Sumano said he had been writing nine or 10 different papers with suggestions, and was urging the government to keep its online training resources live. He said he expected to hear a more clear strategy soon, with the private sector playing a bigger role.
He said it’s crucial for someone from the country to stay in touch with travel partners, distribution channels, associations, and travel agent groups; keep lines of communication open; and continue the digital presence of VisitMexico.com, as well as training tools that live on the site.
“We understand that there are sometimes other priorities, but we need to keep on going,” Sumano said. “We don’t need $300 million to promote Mexico. We just need a few tools and the resources to do our job and specifically be in communication with all of you.”
Employees of several global offices could not be reached for comment; officials with the board, known in Spanish as the Consejo de Promoción Turística de Mexico, also did not respond to questions.
Sumano and others said they expected not to see any direct impact from the decision to eliminate the tourism board immediately. The government said 41.5 million people visited the country last year, up from 39.3 million in 2017.
“If they stop and shut down the promotion or we decide not to do it proactively as we did in the past, it will have an impact in the mid to long term,” Sumano said.
Already, there are signs of pressure.
Zozaya said Apple Leisure is seeing a significant decline in Mexico, where it does about half of its business.
Cancun and the Riviera Maya, he said, have been down 14-16 percent compared to a year before, with about 70 percent of winter business on the books. Every destination in Mexico is down, he said, some in the number of passengers and rate and some just in terms of the quality of visitors.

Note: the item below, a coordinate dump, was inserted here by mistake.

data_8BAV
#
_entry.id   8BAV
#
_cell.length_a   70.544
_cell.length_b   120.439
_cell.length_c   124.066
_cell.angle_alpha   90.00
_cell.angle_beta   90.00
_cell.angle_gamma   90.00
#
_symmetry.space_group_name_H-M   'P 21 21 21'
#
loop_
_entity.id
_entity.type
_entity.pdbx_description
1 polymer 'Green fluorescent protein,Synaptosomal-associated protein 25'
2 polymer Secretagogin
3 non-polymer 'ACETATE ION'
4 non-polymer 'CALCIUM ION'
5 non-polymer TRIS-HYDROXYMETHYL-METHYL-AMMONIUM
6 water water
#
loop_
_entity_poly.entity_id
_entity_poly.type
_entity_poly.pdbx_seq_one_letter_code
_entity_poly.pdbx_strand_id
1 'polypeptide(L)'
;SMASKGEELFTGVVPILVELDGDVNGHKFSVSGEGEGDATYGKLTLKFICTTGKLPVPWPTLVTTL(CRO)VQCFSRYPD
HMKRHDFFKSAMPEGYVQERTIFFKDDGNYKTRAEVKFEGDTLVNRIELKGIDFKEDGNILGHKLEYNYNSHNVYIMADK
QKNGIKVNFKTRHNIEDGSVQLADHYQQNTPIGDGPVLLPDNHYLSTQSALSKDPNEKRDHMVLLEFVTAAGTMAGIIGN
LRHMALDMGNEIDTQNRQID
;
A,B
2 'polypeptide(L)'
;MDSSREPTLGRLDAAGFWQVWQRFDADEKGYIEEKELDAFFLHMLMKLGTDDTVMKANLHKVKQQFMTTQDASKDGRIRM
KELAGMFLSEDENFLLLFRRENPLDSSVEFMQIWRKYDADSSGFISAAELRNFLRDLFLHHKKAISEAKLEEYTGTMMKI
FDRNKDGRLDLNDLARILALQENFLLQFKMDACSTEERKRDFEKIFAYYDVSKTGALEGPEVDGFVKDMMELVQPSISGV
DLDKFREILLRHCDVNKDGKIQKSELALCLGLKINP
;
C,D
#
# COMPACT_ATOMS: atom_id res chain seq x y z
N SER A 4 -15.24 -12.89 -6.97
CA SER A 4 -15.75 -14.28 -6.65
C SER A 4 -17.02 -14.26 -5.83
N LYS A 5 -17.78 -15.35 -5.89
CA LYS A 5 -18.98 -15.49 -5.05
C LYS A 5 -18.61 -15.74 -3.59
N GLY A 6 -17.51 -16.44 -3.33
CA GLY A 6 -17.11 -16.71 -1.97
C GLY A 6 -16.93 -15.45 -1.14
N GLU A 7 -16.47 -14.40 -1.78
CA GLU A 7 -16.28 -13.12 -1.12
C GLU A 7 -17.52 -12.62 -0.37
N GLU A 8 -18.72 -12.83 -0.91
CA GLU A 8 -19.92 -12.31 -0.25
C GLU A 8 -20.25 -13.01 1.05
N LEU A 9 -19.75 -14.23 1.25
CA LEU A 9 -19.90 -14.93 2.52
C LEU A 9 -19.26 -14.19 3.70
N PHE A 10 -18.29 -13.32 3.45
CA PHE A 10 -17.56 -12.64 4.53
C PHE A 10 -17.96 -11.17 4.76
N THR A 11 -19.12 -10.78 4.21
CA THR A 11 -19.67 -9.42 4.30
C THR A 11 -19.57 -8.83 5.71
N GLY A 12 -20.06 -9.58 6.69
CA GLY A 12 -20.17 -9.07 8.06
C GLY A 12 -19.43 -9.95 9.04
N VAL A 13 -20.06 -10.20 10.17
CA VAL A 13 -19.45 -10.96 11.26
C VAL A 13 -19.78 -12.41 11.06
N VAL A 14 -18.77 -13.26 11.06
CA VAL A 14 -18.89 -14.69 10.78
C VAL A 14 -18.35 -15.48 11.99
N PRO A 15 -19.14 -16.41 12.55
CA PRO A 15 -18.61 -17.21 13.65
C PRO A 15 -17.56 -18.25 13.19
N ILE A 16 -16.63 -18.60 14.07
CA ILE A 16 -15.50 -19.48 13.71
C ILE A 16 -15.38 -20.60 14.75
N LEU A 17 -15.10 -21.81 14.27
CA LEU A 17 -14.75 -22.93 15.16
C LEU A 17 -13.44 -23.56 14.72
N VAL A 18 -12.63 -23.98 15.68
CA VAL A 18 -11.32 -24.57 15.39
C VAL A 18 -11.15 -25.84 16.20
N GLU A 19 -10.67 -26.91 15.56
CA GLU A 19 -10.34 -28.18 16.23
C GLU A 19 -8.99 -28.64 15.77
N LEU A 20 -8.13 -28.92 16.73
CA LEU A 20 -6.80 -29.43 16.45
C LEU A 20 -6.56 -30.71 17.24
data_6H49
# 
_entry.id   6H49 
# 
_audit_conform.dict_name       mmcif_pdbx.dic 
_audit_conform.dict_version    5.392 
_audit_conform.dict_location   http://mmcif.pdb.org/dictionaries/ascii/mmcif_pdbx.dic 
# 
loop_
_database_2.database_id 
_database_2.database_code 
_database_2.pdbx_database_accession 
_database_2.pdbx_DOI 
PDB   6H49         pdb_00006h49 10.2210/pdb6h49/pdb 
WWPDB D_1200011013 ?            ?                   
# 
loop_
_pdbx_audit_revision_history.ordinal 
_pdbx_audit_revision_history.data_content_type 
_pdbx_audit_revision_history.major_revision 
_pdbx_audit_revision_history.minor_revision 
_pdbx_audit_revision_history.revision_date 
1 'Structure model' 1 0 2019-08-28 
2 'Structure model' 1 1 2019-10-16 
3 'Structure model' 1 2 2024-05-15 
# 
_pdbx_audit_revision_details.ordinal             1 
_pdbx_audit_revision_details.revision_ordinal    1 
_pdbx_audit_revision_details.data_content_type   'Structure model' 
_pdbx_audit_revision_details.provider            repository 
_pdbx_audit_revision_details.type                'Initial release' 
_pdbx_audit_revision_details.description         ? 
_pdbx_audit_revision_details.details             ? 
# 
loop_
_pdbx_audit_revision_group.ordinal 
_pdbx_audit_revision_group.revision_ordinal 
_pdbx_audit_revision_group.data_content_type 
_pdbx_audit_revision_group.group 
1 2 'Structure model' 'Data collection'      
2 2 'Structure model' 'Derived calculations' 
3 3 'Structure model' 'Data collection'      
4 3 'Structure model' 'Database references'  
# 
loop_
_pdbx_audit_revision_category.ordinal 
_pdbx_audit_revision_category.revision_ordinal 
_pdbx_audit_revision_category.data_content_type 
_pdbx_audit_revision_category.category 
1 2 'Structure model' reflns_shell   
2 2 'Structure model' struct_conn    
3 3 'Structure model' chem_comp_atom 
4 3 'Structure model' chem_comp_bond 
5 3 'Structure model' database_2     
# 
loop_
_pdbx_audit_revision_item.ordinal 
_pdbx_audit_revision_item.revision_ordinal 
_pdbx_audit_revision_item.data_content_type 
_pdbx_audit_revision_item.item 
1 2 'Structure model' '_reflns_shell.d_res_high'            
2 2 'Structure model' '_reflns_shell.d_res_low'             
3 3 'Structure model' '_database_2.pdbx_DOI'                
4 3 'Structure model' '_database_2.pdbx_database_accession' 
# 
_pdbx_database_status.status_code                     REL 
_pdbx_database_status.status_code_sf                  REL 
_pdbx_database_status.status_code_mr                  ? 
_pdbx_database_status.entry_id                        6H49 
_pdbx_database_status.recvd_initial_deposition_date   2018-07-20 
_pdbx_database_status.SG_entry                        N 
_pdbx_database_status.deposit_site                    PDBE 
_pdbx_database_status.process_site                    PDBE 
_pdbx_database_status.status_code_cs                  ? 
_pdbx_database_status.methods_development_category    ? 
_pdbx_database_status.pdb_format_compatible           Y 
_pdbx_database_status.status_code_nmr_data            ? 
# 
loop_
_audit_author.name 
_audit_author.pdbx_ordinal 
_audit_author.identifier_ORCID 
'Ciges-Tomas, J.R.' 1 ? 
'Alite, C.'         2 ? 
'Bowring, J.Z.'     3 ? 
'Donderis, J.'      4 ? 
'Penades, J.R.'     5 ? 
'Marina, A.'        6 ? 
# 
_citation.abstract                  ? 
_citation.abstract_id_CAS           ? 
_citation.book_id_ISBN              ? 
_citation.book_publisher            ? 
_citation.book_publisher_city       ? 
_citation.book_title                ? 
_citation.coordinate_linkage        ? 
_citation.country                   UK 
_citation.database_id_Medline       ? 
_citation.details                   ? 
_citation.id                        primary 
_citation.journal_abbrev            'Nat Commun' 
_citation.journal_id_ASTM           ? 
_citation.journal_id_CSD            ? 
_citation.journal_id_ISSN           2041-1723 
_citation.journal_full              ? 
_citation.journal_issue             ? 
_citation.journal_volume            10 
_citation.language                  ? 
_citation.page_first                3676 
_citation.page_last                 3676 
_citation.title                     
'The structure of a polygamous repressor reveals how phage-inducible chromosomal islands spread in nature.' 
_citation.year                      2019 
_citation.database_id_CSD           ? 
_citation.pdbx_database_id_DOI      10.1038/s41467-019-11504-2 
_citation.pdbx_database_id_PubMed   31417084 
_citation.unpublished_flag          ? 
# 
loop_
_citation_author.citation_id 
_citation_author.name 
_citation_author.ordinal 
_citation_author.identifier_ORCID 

Jamaica, on the other hand, is up 20 percent, the Dominican Republic is up 12 percent and Costa Rica is up 25 percent compared to the previous year.
“Clearly, Mexico is losing market share,” Zozaya said, citing “a perfect storm” of factors.
Aside from the reduction in money for marketing and promotions, Mexico is still struggling with crime and violence in some areas and the negative perceptions that come with that; seaweed that has been washing on popular beaches; and increasing hotel room supply.
The U.S. State Department issued a recent security alert for travelers heading to Mexico for spring break, making fresh headlines. That’s on top of earlier warnings to “exercise increased caution” in the country and avoid some sections altogether.
“With the travel advisories that are out, they need to get control of that message. And there’s nobody to control that message,” Geist said. “I think that’s the biggest issue. There’s no way to control the brand, no way to control the message. There’s nothing coherent.”
With a reputation as a good value for Americans, at least in some popular spots, Mexico could suffer if other countries make targeted offers to draw budget-conscious travelers.
“Any destination that is a direct competitor to Mexico right now should be saying thank you to the Mexican government if they go through with this,” said Amir Eylon, president of tourism consulting firm Longwoods International. “The Mexican beach destinations obviously compete with other beach destinations in Central America and the Caribbean and even the U.S. Do I go to a Florida beach or do I go to Cancun?”
Geist, of DMOproz, said he expects Caribbean and Central American destinations to benefit, with one poised to gain in particular: “I think Puerto Rico’s the winner,” he said. “The beauty of Puerto Rico is if you’re American, you don’t need a passport.”